We would not consider this to be anti-social behaviour
Young people do have a right to play and interact with other youngsters; play is crucial to a child’s development and should be encouraged.
Football and ball games in themselves are NOT anti-social or illegal. In many cases young people maybe unaware they are causing other people distress.
Please consider the following before making a complaint:
- Young people do have a right to play, especially in their own neighbourhood.
- Parents/guardians may wish their young children to play near to home for their own safety.
- It is reasonable to expect a certain level of noise from children/youths playing after school, at weekends and in the evening.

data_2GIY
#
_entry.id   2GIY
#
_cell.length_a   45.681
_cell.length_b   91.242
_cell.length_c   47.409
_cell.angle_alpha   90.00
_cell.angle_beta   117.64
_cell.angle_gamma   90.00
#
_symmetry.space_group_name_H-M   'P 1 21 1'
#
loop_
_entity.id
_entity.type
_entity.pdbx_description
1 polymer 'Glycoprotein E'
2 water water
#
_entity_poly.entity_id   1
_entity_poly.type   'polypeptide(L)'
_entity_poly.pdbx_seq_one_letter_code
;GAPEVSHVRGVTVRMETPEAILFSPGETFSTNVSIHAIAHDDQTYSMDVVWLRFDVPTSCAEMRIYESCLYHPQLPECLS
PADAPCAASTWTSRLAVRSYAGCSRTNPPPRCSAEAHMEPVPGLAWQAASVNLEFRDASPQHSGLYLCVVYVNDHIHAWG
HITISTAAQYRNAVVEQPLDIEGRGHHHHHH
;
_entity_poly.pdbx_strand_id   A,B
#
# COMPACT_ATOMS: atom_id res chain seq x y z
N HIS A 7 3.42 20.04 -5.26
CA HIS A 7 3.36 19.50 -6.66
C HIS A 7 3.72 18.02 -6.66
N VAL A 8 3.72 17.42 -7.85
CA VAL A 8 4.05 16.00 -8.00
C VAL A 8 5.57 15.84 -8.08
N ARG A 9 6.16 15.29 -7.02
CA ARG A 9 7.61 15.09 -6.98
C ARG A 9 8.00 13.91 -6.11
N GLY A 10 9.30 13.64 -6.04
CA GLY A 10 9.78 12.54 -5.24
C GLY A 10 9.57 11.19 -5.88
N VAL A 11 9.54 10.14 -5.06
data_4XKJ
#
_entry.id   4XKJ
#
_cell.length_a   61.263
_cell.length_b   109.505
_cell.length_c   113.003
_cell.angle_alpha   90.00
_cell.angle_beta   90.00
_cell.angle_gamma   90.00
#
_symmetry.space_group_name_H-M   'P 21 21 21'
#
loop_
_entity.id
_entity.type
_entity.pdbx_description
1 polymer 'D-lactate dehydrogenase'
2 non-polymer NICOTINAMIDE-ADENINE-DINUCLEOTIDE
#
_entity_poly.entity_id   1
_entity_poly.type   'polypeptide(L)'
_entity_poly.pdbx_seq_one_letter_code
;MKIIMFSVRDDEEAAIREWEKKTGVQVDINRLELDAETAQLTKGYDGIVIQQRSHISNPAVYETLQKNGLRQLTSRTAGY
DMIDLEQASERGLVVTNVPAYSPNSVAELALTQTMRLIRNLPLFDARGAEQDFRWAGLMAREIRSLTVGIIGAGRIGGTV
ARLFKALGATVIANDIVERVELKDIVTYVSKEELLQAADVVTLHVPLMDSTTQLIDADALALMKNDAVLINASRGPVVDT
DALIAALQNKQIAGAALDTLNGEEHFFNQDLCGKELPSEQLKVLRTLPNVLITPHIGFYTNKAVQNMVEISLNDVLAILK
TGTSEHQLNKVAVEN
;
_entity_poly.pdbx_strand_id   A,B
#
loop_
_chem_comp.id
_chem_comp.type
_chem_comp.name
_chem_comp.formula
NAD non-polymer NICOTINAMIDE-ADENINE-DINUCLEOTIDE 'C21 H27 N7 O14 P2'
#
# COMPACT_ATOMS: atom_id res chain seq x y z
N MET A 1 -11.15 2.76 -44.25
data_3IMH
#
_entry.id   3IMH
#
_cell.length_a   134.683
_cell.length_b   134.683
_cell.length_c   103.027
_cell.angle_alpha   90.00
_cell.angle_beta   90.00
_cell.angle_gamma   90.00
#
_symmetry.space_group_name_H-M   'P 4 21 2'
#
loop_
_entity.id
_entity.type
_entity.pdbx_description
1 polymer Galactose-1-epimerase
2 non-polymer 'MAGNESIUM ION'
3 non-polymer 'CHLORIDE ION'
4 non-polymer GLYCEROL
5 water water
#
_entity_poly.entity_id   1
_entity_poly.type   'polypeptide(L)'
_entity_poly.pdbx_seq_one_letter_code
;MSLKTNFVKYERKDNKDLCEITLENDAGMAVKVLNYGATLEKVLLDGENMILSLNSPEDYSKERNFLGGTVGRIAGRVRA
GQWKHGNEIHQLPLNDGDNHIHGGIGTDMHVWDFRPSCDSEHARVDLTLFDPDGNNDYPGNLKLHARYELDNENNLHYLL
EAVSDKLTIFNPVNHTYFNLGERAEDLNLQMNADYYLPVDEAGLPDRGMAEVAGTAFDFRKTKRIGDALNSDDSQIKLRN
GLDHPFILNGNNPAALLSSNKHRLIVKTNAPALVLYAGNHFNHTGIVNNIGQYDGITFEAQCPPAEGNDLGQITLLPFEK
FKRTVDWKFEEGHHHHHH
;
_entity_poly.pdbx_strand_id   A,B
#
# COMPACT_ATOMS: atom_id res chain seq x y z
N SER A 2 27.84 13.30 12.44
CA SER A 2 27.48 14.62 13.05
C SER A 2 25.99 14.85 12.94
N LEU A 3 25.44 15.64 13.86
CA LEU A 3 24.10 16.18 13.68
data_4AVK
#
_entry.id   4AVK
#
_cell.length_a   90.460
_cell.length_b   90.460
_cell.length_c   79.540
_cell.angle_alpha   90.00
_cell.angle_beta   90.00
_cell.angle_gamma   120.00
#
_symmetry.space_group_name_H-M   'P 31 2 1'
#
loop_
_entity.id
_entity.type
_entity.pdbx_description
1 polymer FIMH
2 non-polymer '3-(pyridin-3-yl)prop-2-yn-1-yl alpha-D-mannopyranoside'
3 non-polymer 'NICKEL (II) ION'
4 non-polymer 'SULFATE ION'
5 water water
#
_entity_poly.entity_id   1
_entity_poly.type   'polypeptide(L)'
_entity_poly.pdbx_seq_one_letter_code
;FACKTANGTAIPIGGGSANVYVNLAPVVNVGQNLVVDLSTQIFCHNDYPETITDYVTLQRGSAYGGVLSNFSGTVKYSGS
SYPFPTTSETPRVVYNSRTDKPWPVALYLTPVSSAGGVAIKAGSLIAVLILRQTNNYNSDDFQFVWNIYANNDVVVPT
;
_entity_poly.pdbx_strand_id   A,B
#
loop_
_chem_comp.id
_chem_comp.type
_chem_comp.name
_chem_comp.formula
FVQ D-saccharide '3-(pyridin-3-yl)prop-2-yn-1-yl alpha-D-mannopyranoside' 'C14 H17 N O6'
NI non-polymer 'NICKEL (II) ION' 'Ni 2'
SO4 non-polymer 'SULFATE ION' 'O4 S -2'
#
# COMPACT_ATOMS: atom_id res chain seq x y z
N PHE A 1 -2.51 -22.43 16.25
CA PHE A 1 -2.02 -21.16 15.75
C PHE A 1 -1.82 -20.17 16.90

- Shouting, cheering and laughing are to be expected on public open space/playing fields and is not normally considered a noise nuisance.
- “No ball games” signs on public space are a request not a byelaw – they cannot be enforced.
- It is not illegal to play football on a grassed verge or open space.
- There may be only one grassed area for younger children to play safely in their own neighbourhood.
- Sometimes it is better for young people to divert their energies into playing sport rather than doing other things.
- Compromise, create a dialogue and speak to your neighbours to find an agreeable time and location to play.
- Open spaces are for the use of everyone, including children and young people.
- Young people hanging around talking, laughing and not causing a disturbance is not anti-social behaviour.
If you experience damage to you property as a result of children playing, or you consider the behaviour to be of an anti-social nature, please contact the police and ourselves.